The powers are contained in section 22 of the Intoxicating Liquor Act 2003. They provide for the making of regulations to specify particulars to be affixed to a container in which intoxicating liquor is sold for consumption off the premises, which would enable the licensee and the licensed premises concerned to be identified.
I am consulting interested parties prior to making regulations with a view to ensuring implementation of this measure is effective. Discussion of issues arising in this context is ongoing between officials in the Department of Justice, Equality and Law Reform and representatives of trade organisations and other interested parties, including the Garda. I intend to notify the European Commission of proposed regulations in accordance with the so-called technical standards or transparency directives to avoid a later challenge to regulations made under section 22.
These directives have been put in place at EU level to give the European Commission and member states an opportunity to examine, in advance, proposed national standards and rules in the interests of transparency and the smooth functioning of the internal market. The notification will take place when consultations with interested parties have concluded and details of draft regulations have been progressed.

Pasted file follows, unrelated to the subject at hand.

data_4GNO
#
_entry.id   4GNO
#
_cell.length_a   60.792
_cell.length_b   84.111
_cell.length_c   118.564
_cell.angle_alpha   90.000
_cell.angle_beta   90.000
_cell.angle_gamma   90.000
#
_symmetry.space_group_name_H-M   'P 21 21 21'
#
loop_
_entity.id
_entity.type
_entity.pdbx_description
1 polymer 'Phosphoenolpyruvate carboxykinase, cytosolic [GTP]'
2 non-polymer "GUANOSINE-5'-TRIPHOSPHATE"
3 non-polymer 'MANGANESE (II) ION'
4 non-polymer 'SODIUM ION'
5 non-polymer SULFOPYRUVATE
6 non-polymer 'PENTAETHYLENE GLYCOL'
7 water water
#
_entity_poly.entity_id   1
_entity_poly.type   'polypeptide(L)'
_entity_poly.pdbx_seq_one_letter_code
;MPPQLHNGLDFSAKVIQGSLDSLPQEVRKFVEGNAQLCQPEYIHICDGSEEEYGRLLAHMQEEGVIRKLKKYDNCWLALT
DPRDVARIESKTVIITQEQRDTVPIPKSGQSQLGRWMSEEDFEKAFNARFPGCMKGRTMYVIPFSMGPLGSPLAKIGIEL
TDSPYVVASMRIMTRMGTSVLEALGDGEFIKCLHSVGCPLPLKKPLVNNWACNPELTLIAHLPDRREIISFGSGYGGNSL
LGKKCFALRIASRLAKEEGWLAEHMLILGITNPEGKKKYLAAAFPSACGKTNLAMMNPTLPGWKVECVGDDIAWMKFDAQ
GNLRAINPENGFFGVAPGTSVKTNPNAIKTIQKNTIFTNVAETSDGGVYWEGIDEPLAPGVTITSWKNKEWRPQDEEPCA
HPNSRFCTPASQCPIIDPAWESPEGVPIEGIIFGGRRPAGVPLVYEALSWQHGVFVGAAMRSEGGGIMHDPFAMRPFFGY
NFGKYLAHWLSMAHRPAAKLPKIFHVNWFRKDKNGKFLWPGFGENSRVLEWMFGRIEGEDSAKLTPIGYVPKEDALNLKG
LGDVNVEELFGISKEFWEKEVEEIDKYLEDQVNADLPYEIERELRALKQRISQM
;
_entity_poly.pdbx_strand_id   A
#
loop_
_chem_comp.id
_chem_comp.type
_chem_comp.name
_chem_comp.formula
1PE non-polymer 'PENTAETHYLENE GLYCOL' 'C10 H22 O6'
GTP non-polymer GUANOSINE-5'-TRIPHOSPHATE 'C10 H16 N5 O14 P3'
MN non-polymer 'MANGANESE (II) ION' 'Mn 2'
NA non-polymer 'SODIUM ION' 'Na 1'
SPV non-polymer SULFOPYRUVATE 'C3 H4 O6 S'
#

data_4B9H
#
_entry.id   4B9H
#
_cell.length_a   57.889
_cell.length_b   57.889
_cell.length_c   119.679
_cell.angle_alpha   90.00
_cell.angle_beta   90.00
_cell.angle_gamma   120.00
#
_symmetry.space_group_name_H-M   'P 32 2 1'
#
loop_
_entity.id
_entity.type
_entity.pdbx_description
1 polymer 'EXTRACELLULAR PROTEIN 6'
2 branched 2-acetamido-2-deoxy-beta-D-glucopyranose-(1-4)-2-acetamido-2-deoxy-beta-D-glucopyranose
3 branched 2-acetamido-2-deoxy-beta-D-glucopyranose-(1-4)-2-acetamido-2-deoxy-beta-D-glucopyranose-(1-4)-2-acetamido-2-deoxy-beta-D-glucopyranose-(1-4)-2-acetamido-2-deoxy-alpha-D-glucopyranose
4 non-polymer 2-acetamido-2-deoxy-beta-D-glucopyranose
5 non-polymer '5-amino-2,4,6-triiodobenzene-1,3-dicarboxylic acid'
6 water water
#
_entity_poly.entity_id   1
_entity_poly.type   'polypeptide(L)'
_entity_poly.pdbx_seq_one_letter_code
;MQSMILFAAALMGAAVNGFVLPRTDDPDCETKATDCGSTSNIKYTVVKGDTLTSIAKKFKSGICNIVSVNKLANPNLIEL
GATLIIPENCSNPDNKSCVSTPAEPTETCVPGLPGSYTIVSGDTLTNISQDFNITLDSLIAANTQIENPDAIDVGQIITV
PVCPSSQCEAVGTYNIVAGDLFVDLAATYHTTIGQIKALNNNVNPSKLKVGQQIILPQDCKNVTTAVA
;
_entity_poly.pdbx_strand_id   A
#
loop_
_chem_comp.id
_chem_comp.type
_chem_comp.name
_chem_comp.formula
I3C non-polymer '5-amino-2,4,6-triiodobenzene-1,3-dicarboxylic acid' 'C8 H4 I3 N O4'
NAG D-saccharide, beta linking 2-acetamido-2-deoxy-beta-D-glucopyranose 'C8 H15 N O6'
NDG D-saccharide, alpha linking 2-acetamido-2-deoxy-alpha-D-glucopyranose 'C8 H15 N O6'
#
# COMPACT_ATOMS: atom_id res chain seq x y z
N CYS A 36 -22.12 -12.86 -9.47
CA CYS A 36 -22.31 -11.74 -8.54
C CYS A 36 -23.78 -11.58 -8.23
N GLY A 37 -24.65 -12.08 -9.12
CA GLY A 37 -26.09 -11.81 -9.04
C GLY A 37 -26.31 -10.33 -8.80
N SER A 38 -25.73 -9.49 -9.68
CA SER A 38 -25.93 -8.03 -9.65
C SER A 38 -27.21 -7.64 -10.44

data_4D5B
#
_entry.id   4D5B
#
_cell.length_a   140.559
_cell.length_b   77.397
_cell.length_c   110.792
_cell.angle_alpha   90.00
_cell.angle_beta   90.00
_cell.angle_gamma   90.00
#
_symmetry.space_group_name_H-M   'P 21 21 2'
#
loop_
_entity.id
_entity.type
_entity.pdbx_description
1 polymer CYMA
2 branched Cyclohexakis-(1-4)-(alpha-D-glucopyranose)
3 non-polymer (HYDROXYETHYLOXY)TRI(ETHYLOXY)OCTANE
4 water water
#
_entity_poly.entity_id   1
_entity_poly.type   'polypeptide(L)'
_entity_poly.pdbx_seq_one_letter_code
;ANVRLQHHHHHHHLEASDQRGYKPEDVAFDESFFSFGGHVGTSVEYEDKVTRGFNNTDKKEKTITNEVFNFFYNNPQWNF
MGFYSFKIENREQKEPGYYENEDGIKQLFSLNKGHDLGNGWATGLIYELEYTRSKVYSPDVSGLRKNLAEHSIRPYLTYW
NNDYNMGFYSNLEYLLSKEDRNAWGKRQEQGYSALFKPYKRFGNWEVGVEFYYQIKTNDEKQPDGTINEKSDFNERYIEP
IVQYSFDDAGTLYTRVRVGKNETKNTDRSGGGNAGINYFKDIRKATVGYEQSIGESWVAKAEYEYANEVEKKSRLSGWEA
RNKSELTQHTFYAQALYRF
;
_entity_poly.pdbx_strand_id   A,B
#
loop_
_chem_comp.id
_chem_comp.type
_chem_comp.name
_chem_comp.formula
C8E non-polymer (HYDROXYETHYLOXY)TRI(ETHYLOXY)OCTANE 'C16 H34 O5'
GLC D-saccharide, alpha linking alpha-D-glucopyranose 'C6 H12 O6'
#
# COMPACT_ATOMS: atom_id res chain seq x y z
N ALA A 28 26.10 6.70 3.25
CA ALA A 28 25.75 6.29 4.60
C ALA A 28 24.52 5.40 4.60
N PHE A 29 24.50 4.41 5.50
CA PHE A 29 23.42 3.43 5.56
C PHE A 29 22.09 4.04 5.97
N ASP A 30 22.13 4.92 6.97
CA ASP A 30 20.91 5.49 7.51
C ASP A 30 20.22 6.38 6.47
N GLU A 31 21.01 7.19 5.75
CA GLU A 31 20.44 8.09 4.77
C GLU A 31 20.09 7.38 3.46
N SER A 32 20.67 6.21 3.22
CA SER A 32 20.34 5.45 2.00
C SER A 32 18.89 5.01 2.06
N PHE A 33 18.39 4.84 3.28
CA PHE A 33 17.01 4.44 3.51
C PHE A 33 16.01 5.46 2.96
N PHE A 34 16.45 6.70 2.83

This is not an easy question. It would be a great idea if every tin of cider, beer or whatever or every bottle of wine could be labelled in every off-licence, supermarket and so on so that its source could be identified. Nothing sounds easier. However, if a tray of beer needs to be disassembled so that bottles can be marked or bubble packs must be cut apart to mark each bottle with something that is identifiable with every off-licence, that presents significant difficulties for large supermarkets, in particular. Although one might think the common-sense approach to this would make for a simple solution, it is not that simple.
It would be twice as difficult to introduce a system that would require the incorporation of marking into the product because it would have to be considered whether a foreign manufacturer would have to incorporate such marking at the point of manufacture or whether it could be applied at a later stage in the retail distribution network. It is easy to discuss this issue but it is difficult to do something about it.